The objective of this systematic review was to examine the effectiveness of outdoor exercise park equipment on physical activity levels, physical function, psychosocial outcomes, and quality of life of older adults living in the community and to evaluate the evidence of older adults’ use of outdoor exercise park equipment. A search strategy was conducted from seven databases. Nine articles met the inclusion criteria. The study quality results were varied. Meta-analyses were undertaken for two physical performance tests: 30-s chair stand test and single-leg stance. The meta-analysis results were not statistically significant. It was not possible to conclude whether exercise parks were effective at improving levels of physical activity. The review shows that older adults value the benefits of health and social interaction from the use of exercise parks. Findings should be interpreted with caution due to the small sample sizes and the limited number of studies.
Elissa Burton, Karen Levit, Jim Codde, Keith D. Hill, and Anne-Marie Hill
Fewer than 20% of older adults participate in strength training (ST). Barriers to ST participation include not knowing where to go or not having someone to go with. To address these barriers, the authors provided older adults with a peer (older person already participating in ST) to support their engagement. The aim of this pilot randomized controlled trial was to determine whether older adults who were provided with a peer when participating in ST were more likely to be participating in ST 4 weeks postintervention, compared with those receiving ST alone. Fifty-one ST participants were recruited; 40 completed the intervention and postintervention data collection (78.4%). Providing peer support with ST did not significantly increase ST participation (p = .775). However, both groups made significant improvements over time in lower-limb strength and mobility. Participants in either group who continued the ST program (55%) had made additional significant improvements in lower-limb strength and mobility.
Simone Pettigrew, Elissa Burton, Kaela Farrier, Anne-Marie Hill, Liz Bainbridge, Gill Lewin, Phil Airey, and Keith Hill
Older people are less likely to engage in strength training than their younger counterparts, despite the substantial benefits of this form of exercise for preventing and addressing age-related physical decline. In many countries, strength training programs are available for older people yet are undersubscribed. The aim of this study was to identify the factors influencing older people’s participation in strength training at gyms and fitness centers to provide insights into potentially effective recruitment and retention strategies for this population. A total of 79 individuals from four stakeholder groups (seniors, fitness center instructors and managers, health practitioners, and those involved in policy) were interviewed to identify and explicate relevant factors. A detailed typology was developed that provides insights into potential strategies at five ecological system levels: intrapersonal, interpersonal, organizational, social, and policy. The typology can be used as a tool for identifying opportunities to encourage strength training participation among older people.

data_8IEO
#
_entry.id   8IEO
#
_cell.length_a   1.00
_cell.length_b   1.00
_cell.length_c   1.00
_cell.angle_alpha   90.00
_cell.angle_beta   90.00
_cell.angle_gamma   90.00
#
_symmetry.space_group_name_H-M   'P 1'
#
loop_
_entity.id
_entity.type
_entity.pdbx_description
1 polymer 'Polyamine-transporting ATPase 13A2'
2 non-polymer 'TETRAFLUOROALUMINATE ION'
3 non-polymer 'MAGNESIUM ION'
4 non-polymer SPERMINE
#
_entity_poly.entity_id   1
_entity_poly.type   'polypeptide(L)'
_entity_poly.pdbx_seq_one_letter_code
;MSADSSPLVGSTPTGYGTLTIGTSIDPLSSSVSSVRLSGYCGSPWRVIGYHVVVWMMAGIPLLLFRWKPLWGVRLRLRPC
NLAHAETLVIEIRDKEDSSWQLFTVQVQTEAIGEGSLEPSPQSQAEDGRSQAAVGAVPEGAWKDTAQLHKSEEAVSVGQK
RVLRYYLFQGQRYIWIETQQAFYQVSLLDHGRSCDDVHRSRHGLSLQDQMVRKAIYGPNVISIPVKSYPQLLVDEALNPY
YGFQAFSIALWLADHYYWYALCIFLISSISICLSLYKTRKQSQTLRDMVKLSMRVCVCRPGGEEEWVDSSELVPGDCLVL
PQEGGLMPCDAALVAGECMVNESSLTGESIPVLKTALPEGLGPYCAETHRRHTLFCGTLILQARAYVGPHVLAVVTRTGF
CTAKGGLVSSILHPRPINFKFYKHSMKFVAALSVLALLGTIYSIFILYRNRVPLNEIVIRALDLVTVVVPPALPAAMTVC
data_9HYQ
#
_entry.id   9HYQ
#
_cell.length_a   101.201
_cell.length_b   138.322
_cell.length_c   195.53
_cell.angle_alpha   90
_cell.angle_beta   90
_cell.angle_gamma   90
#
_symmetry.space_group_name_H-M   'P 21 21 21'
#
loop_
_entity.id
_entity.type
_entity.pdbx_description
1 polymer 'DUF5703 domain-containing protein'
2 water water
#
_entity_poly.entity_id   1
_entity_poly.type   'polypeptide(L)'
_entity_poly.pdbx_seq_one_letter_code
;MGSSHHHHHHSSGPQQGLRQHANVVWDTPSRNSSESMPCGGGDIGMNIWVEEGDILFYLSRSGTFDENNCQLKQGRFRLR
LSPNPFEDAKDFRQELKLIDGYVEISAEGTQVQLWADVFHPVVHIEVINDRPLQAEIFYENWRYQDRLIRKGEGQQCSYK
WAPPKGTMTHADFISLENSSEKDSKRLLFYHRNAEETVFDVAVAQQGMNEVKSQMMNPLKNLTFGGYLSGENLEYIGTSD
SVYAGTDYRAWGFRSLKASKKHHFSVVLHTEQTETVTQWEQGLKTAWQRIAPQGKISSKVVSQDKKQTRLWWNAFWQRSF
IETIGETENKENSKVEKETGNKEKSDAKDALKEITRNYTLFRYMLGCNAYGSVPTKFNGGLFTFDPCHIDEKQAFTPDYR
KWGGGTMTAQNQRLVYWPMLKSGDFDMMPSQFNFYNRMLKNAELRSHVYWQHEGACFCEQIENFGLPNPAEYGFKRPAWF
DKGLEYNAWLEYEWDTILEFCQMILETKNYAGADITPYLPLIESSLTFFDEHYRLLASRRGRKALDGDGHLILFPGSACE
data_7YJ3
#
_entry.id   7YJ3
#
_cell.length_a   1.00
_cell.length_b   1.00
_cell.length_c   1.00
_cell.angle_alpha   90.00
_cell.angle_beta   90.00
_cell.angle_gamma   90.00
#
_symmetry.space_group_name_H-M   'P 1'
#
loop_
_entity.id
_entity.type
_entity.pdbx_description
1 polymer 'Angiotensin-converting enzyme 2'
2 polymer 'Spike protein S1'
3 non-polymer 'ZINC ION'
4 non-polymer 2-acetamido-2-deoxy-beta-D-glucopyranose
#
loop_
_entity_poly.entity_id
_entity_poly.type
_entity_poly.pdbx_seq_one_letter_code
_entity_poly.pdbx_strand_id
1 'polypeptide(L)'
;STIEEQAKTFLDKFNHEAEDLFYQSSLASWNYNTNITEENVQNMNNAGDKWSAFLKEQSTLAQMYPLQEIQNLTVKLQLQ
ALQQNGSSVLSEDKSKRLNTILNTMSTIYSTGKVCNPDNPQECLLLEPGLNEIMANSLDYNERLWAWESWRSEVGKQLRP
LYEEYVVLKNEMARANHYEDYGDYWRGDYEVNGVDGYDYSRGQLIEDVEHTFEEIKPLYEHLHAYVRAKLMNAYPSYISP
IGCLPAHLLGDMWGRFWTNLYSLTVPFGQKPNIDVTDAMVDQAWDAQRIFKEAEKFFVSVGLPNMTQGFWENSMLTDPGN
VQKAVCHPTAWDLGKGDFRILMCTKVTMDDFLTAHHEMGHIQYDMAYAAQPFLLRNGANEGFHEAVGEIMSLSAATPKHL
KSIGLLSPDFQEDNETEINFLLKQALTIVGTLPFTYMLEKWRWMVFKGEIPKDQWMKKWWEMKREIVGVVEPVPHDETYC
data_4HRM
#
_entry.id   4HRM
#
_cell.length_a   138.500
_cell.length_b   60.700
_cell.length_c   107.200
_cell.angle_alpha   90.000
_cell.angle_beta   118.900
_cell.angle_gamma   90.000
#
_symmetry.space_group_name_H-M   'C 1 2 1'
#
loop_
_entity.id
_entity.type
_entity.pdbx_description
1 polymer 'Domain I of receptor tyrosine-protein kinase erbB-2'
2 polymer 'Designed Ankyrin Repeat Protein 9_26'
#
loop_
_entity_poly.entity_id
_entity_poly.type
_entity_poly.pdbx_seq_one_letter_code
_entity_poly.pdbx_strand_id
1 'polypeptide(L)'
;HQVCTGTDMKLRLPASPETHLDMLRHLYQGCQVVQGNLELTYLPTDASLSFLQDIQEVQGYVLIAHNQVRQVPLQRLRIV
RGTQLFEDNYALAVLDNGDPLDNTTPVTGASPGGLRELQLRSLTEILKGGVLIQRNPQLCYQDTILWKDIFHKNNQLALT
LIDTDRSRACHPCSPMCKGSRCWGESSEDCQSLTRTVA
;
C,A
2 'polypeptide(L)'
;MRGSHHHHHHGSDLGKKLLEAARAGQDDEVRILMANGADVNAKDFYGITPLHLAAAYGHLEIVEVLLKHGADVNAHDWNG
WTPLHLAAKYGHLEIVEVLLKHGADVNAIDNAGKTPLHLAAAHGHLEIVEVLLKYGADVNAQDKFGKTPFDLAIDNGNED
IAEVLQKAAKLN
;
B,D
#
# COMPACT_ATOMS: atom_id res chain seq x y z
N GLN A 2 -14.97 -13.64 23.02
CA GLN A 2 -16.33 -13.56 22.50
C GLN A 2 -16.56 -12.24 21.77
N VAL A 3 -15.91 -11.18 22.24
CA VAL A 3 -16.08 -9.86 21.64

Elissa Burton, Kaela Farrier, Gill Lewin, Simone Pettigrew, Anne-Marie Hill, Phil Airey, Liz Bainbridge, and Keith D. Hill
Regular participation in resistance training is important for older people to maintain their health and independence, yet participation rates are low. The study aimed to identify motivators and barriers to older people participating in resistance training. A systematic review was conducted including quantitative, qualitative, and mixed-method studies. Searches generated 15,920 citations from six databases, with 14 studies (n = 1,937 participants) included. In total, 92 motivators and 24 barriers were identified. Motivators specific to participating in resistance training included preventing deterioration (disability), reducing risk of falls, building (toning) muscles, feeling more alert, and better concentration. Looking too muscular and thinking participation increased the risk of having a heart attack, stroke, or death, despite the minimal likelihood of these occurring, were barriers. The analysis indicates that increasing participation in resistance training among older people should focus on the specific benefits valued by older people and the dissemination of accurate information to counter misperceptions.